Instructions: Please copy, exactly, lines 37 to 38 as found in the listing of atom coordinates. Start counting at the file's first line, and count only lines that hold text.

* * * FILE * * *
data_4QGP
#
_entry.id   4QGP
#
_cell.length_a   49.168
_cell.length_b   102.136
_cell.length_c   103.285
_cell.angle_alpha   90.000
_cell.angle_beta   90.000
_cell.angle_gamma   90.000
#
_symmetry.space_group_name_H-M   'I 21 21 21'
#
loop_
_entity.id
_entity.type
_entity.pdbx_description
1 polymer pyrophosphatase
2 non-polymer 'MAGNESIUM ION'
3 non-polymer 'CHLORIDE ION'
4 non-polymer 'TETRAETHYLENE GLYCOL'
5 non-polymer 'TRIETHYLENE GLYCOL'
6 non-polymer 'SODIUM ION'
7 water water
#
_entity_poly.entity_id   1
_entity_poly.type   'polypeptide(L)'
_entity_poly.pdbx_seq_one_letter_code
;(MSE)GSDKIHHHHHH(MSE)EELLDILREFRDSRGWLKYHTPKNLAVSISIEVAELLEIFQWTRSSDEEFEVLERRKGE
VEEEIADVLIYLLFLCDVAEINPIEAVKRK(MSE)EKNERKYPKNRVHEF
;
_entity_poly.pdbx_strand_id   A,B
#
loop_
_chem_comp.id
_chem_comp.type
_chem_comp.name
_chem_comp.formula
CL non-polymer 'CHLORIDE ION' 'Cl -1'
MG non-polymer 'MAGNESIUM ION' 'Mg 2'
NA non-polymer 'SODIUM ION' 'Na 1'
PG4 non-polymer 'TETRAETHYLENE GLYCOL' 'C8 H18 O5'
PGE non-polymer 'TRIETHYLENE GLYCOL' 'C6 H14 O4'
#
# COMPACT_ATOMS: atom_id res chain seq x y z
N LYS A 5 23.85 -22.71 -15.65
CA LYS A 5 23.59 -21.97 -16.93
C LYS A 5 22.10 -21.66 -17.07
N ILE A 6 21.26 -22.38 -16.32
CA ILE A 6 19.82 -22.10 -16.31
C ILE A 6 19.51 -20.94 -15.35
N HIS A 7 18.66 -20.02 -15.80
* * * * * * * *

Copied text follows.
_chem_comp.name
_chem_comp.formula